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NTI Response to IDSA Article

Nuclear Threat Initiative

NTI Response to IDSA Article, “How Accurate is the NTI Nuclear Materials Security Index?”

NTI welcomes input on the Nuclear Material Security Index, and our ultimate goal is to generate broad discussion about what is needed for effective nuclear materials security.  At the same time, the article called "How Accurate is the NTI Nuclear Materials Security Index?" published on the website of the Institute for Defence Studies and Analyses has some inaccuracies and characterizations that require response.

The piece asserts that NTI has a “hidden agenda” regarding the Global Threat Reduction Initiative (GTRI), a U.S. program which has spent billions of dollars around the world securing high-risk vulnerable nuclear and radiological materials.  NTI has been a champion of this program, but it is not included in the Index framework at all. 

The article also describes as arbitrary the decision not to include radiological materials.  We did consider this. While a real threat, radiological sources vary widely in terms of type of materials, nature of application (used by a diverse set of actors and facilities for medical, industrial and research purposes), and the consequences and impact of a dirty bomb attack. As such, they require a substantially different set of security requirements. Because the dirty bomb concern is an analytically different problem, we chose to focus on how to prevent a nuclear terrorism attack using a catastrophic nuclear yield-producing device fueled by dangerous weapons-usable nuclear materials. We would welcome others to use the NTI Index as a model for an exploration of the radiological threat.

The paper also takes issues with the Index framework and makes generalizations about “highly faulty” methodology.  While we address specific issues below—which we see as welcome inputs into the process—we wanted to give some insight into our intentions in developing the Index. 

NTI collaborated with The Economist Intelligence Unit (EIU) because of its global reputation and track record providing forecasting and analysis to businesses and governments worldwide. We also relied upon an independent International Panel of Experts from around the world.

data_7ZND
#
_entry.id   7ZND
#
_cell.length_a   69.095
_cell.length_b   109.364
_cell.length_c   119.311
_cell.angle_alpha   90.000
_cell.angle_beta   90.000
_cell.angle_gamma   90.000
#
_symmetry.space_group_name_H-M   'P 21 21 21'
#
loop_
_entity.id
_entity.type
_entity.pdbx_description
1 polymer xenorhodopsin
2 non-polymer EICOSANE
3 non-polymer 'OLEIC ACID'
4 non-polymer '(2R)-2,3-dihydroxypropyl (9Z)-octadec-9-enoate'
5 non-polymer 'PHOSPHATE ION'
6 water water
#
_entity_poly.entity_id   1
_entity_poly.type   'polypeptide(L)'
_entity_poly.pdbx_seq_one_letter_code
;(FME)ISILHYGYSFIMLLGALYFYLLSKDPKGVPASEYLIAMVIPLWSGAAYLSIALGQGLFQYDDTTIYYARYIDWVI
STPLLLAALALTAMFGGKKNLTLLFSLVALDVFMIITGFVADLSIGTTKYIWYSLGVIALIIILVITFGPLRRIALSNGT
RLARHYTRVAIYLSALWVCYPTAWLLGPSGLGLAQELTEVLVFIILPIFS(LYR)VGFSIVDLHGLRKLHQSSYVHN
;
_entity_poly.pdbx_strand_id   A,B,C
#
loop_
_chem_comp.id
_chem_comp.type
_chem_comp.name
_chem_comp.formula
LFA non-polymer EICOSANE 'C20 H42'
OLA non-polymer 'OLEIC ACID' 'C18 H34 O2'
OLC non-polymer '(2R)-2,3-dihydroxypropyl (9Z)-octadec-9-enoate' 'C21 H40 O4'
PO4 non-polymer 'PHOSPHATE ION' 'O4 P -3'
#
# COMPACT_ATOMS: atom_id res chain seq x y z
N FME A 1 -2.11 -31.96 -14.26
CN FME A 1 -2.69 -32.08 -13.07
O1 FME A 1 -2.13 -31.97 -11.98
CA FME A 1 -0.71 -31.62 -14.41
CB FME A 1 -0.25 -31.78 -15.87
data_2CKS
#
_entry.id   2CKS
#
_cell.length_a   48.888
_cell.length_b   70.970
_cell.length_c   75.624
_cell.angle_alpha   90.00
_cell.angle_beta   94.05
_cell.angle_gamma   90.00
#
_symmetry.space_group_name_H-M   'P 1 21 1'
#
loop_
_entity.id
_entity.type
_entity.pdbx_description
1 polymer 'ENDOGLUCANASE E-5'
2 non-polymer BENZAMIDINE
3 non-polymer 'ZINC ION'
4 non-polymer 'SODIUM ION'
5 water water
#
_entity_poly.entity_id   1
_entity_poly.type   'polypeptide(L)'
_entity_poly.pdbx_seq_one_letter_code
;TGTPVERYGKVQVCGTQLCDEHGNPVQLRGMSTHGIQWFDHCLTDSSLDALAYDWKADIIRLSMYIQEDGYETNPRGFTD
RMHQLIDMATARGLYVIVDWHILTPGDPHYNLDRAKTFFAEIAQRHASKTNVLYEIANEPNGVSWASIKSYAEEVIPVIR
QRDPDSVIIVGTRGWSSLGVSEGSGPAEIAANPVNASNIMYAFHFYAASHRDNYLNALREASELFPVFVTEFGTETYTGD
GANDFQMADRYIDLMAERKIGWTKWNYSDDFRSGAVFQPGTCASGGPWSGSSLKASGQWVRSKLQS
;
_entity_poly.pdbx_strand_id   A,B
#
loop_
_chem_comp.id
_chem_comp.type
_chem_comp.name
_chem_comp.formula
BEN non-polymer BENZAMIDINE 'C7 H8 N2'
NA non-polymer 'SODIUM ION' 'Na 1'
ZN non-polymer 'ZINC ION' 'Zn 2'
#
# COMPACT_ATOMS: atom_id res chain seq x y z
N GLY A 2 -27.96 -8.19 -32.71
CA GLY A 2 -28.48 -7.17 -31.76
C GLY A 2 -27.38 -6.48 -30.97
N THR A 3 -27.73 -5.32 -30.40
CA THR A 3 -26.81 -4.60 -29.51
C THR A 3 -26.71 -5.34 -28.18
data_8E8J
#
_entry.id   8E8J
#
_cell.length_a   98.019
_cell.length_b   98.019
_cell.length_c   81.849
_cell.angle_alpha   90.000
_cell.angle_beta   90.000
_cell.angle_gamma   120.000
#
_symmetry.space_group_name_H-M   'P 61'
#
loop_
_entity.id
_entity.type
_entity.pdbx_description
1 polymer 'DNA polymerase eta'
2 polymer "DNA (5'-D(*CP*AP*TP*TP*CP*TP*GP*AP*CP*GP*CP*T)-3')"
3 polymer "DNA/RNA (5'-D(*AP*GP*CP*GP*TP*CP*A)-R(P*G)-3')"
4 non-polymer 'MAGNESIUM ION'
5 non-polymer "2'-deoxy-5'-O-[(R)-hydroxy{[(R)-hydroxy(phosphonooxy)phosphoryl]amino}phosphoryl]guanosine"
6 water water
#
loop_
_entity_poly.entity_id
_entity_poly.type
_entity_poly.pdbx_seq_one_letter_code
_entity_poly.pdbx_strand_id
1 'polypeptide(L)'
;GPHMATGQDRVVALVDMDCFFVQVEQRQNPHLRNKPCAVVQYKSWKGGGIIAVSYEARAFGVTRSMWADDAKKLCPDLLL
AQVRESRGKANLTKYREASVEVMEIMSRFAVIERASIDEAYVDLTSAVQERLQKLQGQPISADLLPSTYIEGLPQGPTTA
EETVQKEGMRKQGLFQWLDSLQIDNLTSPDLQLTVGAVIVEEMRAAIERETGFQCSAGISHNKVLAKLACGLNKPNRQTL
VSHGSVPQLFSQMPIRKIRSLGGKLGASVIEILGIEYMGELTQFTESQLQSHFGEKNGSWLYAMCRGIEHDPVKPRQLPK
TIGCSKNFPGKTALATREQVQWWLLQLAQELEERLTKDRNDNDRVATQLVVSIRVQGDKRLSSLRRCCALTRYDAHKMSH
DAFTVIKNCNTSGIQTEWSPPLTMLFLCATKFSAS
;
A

EIU’s 900+ analysts have particular expertise in the legal and regulatory structures of countries around the world. Once the international panel, EIU and NTI developed the framework, EIU analysts relied on public, open source information in the form of domestic regulations and data from the United Nations, International Atomic Energy Agency (IAEA), government sources and other credible non-governmental organizations to create the rankings. Objectivity was a paramount concern.

NTI invited governments to validate the EIU data, and over half of the 32 governments with weapons-usable nuclear materials did so. The Indian government chose not to review the data, but the invitation for engagement remains open to India and to all governments.

Looking more closely at some of the specific concerns raised in the article:

  • One-Kilogram Threshold:  The NTI Index includes an assessment of 32 countries with one kilogram or more of weapons-usable nuclear materials and a separate assessment of 144 countries with less than one kilogram of or no weapons-usable nuclear materials. We differentiated the two groups by this threshold for several reasons. First, we believe even small quantities of weapons-usable nuclear materials warrant stringent protection since every kilogram of nuclear materials that a non-state actor might be able to obtain could contribute to the illicit construction of a nuclear weapon. Our selection of the one kilogram threshold was not arbitrary but rather a considered decision based on IAEA guidelines (INFCIRC 225/Rev. 5) which recommend different security procedures for facilities with Category I, II and III nuclear materials. Therefore, states above the one kilogram threshold were assessed on one set of indicators, and states below the one kilogram threshold were assessed on a separate, but related, sub-set of these indicators. 
  • Country Coverage:  The article suggests that Annex 2 of the Comprehensive Test Ban Treaty (CTBT) may have been a more useful guide to delineate the country categories.  Annex 2 of the CTBT captures countries that participated in the negotiation of the CTBT from 1994-1996 and that possessed nuclear power or research reactors at that time. However, not all of these countries have more than one kilogram of weapons-usable nuclear material (i.e., plutonium or highly enriched uranium) which as discussed above was the threshold for counting a country as having weapons-usable nuclear material.  So, not all of the CTBT Annex 2 countries can be counted in the group of countries with weapons-usable nuclear materials in the NTI Index. Please note, however, that Annex 2 countries not included in the NTI Index for countries with weapons-usable nuclear materials were nevertheless included as part of the group of 144 countries without weapons-usable nuclear materials.  In the end, the NTI Index evaluated all CTBT Annex 2 countries.
  • Quantities and Number of Sites: The article implies that India is unfairly penalized because of its quantity of material and number of sites. NTI explored this and zeroed out quantities of materials and number of sites indicators. In that analysis, India’s rank improves only one position from 28th to 27th overall. (See page 28 of the print/PDF report for details.) Consequently, India’s overall score is affected far more by the other indicators in the Index than its number of sites and quantities of materials.